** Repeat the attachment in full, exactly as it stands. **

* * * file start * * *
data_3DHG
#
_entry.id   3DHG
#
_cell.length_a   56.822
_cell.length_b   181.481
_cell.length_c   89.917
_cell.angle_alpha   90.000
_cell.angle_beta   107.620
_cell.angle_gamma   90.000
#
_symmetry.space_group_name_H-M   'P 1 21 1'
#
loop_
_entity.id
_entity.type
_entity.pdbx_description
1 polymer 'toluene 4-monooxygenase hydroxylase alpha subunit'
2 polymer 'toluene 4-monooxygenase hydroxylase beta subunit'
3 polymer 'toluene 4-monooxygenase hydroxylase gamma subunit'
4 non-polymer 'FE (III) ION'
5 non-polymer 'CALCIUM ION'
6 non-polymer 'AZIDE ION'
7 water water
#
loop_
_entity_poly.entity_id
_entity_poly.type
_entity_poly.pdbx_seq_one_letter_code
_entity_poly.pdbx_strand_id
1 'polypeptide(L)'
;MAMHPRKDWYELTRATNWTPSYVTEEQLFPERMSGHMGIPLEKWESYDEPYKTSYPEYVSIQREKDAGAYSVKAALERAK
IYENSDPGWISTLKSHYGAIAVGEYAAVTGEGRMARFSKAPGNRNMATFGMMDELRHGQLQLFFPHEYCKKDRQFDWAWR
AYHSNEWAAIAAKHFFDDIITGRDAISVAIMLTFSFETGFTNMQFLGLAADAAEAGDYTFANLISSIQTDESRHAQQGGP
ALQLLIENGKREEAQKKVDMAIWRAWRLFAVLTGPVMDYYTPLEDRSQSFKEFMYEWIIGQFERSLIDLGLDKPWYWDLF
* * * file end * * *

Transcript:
data_3DHG
#
_entry.id   3DHG
#
_cell.length_a   56.822
_cell.length_b   181.481
_cell.length_c   89.917
_cell.angle_alpha   90.000
_cell.angle_beta   107.620
_cell.angle_gamma   90.000
#
_symmetry.space_group_name_H-M   'P 1 21 1'
#
loop_
_entity.id
_entity.type
_entity.pdbx_description
1 polymer 'toluene 4-monooxygenase hydroxylase alpha subunit'
2 polymer 'toluene 4-monooxygenase hydroxylase beta subunit'
3 polymer 'toluene 4-monooxygenase hydroxylase gamma subunit'
4 non-polymer 'FE (III) ION'
5 non-polymer 'CALCIUM ION'
6 non-polymer 'AZIDE ION'
7 water water
#
loop_
_entity_poly.entity_id
_entity_poly.type
_entity_poly.pdbx_seq_one_letter_code
_entity_poly.pdbx_strand_id
1 'polypeptide(L)'
;MAMHPRKDWYELTRATNWTPSYVTEEQLFPERMSGHMGIPLEKWESYDEPYKTSYPEYVSIQREKDAGAYSVKAALERAK
IYENSDPGWISTLKSHYGAIAVGEYAAVTGEGRMARFSKAPGNRNMATFGMMDELRHGQLQLFFPHEYCKKDRQFDWAWR
AYHSNEWAAIAAKHFFDDIITGRDAISVAIMLTFSFETGFTNMQFLGLAADAAEAGDYTFANLISSIQTDESRHAQQGGP
ALQLLIENGKREEAQKKVDMAIWRAWRLFAVLTGPVMDYYTPLEDRSQSFKEFMYEWIIGQFERSLIDLGLDKPWYWDLF